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MATH Books Being Banned Over Critical Race Theory—What Happens When Bad Laws Are Vaguely Written

Written By: Anton Sawyer

Well, that didn’t take too long, did it?

Because the focus of so many articles I write is based on either the negative aspects of the way a law is written or the possible negative outcomes of a piece of legislation, I'm not always thrilled when I turn out to be right. And what makes it worse is when my “negative correctness” occurs quickly after my prediction is made. Usually, it takes a couple of years for the unintended consequences of a law to be seen when it eventually trickles down and starts impacting the average citizen in magnanimous ways.

Of course, Florida and Texas take pride when it comes to not being outdone by anyone and have not only made some seriously horrific laws during 2021 and 2022, but they were both able to write them with such vagueness as to allow the unintended consequences to be felt in just a few months.

And that is what this article is going to look at: the repercussions of when bad laws are written vaguely. In the piece, I’m going to look at two events that exemplify the unintended (or, I think in this case intended) consequences coming from both the Lone Star and the Sunshine states.

The first comes from Florida and their board of education banning math books due to the potential inclusion of material that is related to Critical Race Theory (CRT)—along with the content of those books from being released for the public to actually see what is in them. The second is going to look at the horrific tale of a woman mistakenly charged with murder under the new Texas Heartbeat Law, though she did nothing wrong. Buckle up, because I promise by the end, you’ll wonder what kind of world it is we live in that would see these infractions against personal rights as being legal.


In an attempt to maintain complete transparency, all research and statistical fact-checking for all articles can be found in the bibliography linked here.

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Whenever possible, I try to think of the unintended consequences of whichever bill I’m looking at. Whether it’s presented by a Republican or a Democrat, I assume the worst and see what the potential of that outcome would look like. In 2022 a law was enacted in the state of Florida called “The WOKE Act” hit my radar. Though its intention is to stop CRT from being taught in public schools, the law was written incredibly vaguely. According to the bill, an individual shouldn't be made to "feel discomfort, guilt, anguish, or any other form of psychological distress on account of his or her race, color, sex, or national origin."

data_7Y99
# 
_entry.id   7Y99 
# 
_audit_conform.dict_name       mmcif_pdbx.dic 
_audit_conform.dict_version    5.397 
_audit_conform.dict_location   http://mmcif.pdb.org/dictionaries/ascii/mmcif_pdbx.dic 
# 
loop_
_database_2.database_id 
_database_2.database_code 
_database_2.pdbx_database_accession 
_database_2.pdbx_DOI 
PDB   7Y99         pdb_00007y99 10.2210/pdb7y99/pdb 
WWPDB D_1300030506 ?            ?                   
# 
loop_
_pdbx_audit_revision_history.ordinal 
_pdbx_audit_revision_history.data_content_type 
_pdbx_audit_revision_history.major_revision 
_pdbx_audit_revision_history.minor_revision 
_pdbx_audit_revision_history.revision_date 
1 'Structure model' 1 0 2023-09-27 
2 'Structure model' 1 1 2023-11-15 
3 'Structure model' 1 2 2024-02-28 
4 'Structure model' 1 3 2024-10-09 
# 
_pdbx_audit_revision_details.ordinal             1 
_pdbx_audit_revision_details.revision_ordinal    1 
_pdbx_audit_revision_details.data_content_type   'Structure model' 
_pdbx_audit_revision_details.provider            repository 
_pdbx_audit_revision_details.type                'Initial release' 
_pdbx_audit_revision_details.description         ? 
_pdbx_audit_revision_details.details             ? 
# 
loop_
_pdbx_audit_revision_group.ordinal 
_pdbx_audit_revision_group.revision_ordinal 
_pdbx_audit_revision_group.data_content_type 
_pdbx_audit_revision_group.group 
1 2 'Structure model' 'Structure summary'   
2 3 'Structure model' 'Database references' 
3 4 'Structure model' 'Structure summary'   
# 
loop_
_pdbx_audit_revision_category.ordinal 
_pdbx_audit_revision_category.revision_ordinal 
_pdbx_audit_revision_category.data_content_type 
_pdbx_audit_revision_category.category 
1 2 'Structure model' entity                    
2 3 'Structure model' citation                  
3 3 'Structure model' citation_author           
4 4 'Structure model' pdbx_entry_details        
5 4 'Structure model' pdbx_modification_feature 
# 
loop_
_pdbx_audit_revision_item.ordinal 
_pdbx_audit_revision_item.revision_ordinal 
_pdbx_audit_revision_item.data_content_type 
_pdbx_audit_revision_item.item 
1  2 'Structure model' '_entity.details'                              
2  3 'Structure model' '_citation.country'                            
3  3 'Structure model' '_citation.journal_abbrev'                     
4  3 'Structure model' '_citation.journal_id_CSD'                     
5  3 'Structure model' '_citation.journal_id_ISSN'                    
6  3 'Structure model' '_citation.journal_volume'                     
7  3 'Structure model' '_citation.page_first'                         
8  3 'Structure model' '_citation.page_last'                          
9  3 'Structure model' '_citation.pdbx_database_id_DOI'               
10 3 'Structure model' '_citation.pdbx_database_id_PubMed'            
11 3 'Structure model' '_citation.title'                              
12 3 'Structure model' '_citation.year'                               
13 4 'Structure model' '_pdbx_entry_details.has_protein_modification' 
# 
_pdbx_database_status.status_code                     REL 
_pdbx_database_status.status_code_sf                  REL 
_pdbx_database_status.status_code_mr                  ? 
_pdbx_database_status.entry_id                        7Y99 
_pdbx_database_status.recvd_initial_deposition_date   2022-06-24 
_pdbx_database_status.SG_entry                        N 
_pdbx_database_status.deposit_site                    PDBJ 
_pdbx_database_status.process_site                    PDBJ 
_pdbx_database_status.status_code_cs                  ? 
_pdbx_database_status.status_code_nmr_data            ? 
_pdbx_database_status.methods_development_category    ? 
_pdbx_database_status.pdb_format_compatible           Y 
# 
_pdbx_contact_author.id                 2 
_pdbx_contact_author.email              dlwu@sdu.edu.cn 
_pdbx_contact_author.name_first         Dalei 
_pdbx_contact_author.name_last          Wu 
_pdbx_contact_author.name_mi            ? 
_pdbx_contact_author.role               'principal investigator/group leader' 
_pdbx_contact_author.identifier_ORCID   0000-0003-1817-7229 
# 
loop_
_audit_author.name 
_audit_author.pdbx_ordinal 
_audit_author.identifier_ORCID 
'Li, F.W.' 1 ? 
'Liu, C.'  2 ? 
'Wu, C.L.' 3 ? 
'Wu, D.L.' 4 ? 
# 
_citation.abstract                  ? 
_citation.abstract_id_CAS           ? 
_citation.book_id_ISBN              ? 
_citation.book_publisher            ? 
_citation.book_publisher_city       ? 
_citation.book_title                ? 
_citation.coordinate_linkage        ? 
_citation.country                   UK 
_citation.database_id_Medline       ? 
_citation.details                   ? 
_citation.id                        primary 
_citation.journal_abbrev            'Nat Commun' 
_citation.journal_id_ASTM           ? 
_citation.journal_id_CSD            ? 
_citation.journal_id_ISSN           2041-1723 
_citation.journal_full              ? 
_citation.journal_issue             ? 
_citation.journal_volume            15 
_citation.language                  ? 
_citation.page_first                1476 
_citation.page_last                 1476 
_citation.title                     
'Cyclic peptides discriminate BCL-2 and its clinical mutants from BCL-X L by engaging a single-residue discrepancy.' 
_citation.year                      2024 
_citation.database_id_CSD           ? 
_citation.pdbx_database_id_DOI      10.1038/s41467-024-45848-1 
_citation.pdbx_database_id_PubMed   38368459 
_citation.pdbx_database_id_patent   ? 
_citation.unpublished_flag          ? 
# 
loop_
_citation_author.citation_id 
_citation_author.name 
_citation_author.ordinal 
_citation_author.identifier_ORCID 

Initially, I found the law amusing given how frequently the GOP likes to call any liberal a “snowflake,” yet they’re passing legislation based on, and with the intent to protect, feelings. Because different people feel differently about different things, I knew this was a law that could spell trouble in any number of creative ways.

Sadly, I was right.

The state of Florida has banned 54 math books due to their controversial nature. The state school board said that the books have references to critical race theory among a range of reasoning for some of the rejections. The department said in a news release that some of the books had been rejected for failure to comply with the state’s content standards, Benchmarks for Excellent Student Thinking (BEST), but that 21% of the books were disallowed “because they incorporate prohibited topics or unsolicited strategies, including CRT." Department officials disapproved an additional 11 books “because they do not properly align to BEST Standards and incorporate prohibited topics or unsolicited strategies, including CRT."

Immediately these statements should raise questions as these are math books. Not history, social sciences, civics, etc. No, these are all math texts. It's difficult to fathom how a math book could delve into the world of systemic racism. I mean, are there story problems that say things like, "If white people who work in fast food are making $14 per hour, then how much would their black employees make given the monetary differences forced on the employer via reparation laws?" For those, like myself who are curious as to how CRT weaved its way into 5th-grade pre-algebra, you're out of luck. The released list of banned books does not include the titles of the books or provide any extracts to offer reasons why the books were removed ... at all.